Before Power Disruption: How to Plan Ahead

Only when faced with a power loss, does the extent to which a company's dependence on electric power, become apparent. Every company is vulnerable to an accident that can interrupt business. Without power, operations are paralyzed, business stops, and a company can be left incurring huge losses in revenue and production time.

Power disruption can result from: natural causes, such as weather; technological failures involving equipment or wiring malfunctions; and human error.

These issues create a myriad of problems for a company, including:

  • Loss of critical data
  • Dropped sales or service calls
  • Damage to manufacturing equipment
  • Loss of product or a batch of materials
  • Environmental safety risks
  • Legal liabilities resulting from service lapses

A company unprepared for power failure is exposed to potentially crippling losses that could have been easily avoided by planning ahead. With a crisis plan in place, a company establishes a quick response strategy to call upon in a power emergency.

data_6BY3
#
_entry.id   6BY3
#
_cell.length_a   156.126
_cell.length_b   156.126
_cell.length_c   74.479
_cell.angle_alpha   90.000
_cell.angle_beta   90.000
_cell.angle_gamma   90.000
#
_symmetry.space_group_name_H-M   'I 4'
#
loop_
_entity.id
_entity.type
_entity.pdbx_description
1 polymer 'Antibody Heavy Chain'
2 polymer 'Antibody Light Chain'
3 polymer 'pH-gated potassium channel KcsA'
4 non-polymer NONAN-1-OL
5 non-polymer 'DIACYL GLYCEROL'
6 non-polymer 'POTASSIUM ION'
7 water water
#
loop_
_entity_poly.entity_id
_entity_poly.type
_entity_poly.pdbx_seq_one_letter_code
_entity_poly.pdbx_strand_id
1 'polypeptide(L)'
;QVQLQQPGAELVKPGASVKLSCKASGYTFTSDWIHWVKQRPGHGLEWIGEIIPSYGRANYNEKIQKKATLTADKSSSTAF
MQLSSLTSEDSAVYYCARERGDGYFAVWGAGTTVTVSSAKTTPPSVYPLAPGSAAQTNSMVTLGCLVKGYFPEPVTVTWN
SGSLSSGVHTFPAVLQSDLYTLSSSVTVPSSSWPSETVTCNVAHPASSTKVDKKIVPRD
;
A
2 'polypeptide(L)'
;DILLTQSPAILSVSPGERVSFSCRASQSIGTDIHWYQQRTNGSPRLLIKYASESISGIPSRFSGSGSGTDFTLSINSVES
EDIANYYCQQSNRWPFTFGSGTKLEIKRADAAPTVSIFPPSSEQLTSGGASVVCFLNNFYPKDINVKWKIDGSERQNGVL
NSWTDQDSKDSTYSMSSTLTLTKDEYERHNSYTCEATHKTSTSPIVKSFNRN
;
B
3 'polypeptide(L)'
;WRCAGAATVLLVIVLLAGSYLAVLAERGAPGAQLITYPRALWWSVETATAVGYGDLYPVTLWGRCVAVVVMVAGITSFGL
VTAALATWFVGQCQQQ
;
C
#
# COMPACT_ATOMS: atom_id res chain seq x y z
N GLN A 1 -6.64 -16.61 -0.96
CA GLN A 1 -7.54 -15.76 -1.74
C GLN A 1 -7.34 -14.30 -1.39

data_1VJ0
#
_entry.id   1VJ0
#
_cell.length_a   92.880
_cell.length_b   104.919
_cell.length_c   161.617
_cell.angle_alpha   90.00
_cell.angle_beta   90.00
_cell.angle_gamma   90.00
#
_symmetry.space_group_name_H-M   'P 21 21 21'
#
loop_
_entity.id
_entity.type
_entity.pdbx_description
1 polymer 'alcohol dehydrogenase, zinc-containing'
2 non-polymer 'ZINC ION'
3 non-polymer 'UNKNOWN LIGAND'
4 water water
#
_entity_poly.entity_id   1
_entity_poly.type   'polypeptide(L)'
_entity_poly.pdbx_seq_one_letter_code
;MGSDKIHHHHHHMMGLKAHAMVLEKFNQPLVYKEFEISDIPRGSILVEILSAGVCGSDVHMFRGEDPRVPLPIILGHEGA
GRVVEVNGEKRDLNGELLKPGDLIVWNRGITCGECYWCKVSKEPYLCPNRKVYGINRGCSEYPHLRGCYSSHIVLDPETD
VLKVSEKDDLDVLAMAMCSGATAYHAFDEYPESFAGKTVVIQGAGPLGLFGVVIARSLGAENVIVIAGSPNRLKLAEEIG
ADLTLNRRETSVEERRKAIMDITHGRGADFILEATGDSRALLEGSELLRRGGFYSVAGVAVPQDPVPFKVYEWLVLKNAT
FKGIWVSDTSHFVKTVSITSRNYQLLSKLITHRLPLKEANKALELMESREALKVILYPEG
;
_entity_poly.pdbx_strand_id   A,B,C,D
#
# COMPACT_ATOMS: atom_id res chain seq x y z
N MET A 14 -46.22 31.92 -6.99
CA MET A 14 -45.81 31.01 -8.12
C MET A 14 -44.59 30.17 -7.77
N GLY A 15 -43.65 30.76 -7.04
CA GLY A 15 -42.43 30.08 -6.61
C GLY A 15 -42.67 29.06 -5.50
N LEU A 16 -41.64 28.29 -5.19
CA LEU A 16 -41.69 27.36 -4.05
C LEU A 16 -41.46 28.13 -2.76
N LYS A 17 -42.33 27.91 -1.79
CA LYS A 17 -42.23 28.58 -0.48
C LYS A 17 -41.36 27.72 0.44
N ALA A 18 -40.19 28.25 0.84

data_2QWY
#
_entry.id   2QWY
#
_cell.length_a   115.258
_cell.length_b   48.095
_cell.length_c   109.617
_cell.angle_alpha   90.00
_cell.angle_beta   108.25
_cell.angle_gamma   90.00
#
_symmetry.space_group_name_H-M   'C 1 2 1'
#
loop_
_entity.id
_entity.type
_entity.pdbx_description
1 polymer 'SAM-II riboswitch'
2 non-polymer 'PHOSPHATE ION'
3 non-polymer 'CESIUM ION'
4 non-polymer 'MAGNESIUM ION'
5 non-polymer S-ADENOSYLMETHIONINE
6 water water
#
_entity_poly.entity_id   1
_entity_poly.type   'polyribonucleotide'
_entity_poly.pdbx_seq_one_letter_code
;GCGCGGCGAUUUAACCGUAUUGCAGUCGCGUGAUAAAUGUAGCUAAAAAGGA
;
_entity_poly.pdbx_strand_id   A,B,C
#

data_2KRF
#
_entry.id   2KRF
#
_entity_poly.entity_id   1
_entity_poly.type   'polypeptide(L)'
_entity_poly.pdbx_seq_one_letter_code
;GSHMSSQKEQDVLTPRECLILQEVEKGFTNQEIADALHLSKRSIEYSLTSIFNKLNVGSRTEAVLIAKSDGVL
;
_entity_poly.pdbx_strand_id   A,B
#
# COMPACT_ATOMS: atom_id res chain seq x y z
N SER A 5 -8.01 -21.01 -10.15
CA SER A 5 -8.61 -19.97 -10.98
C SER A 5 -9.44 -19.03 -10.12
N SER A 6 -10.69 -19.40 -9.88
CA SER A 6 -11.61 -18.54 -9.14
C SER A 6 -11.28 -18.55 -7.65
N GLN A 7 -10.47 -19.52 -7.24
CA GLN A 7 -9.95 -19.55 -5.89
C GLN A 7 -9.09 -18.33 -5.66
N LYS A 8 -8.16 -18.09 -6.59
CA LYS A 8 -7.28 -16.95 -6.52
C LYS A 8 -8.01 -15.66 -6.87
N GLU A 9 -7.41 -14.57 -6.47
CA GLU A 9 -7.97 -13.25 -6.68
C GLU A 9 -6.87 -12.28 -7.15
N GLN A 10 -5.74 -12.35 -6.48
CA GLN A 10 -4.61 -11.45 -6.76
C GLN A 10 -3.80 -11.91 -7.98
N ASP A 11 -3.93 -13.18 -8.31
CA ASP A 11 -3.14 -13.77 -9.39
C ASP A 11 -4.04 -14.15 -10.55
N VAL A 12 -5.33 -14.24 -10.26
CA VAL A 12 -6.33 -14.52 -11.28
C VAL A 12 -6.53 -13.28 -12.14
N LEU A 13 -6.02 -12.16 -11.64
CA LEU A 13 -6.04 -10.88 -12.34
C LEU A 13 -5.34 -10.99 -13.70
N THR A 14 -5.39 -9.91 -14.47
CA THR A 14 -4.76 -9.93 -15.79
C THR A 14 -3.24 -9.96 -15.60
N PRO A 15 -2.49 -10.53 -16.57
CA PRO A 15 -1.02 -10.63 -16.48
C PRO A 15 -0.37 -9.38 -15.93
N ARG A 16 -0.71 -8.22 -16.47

Time Is Everything in an Emergency

When a company is unprepared for power disruption, valuable time is wasted determining the problem and finding a solution. The following examples are common reasons that will delay a company's quick response to a loss in power.

  • No knowledge of how a system responds to power disruption.
  • No knowledge of a system's load requirements or what size generator or type of ancillary equipment is needed to fix the problem.
  • Contact information for vendors and suppliers is not readily available.
  • No established credit with power suppliers, fuel vendors, or trucking companies – or credit is established with only one supplier, vendor, or trucking company and what you need is not available. That is, you have put all your eggs in one basket.
  • Rental suppliers and/or fuel vendors who do not provide delivery during the night or on the holidays.
  • No knowledge of how to properly place the generator set and ancillary equipment, so that it meets health, government, and environmental codes.
  • No knowledge of how to install or operate power generation equipment.

Money and time will be saved by planning ahead and knowing who to turn to when power is disrupted. Even if a company has invested in a standby power system, a contingency plan should also include rental power in case of unexpected outage/failure.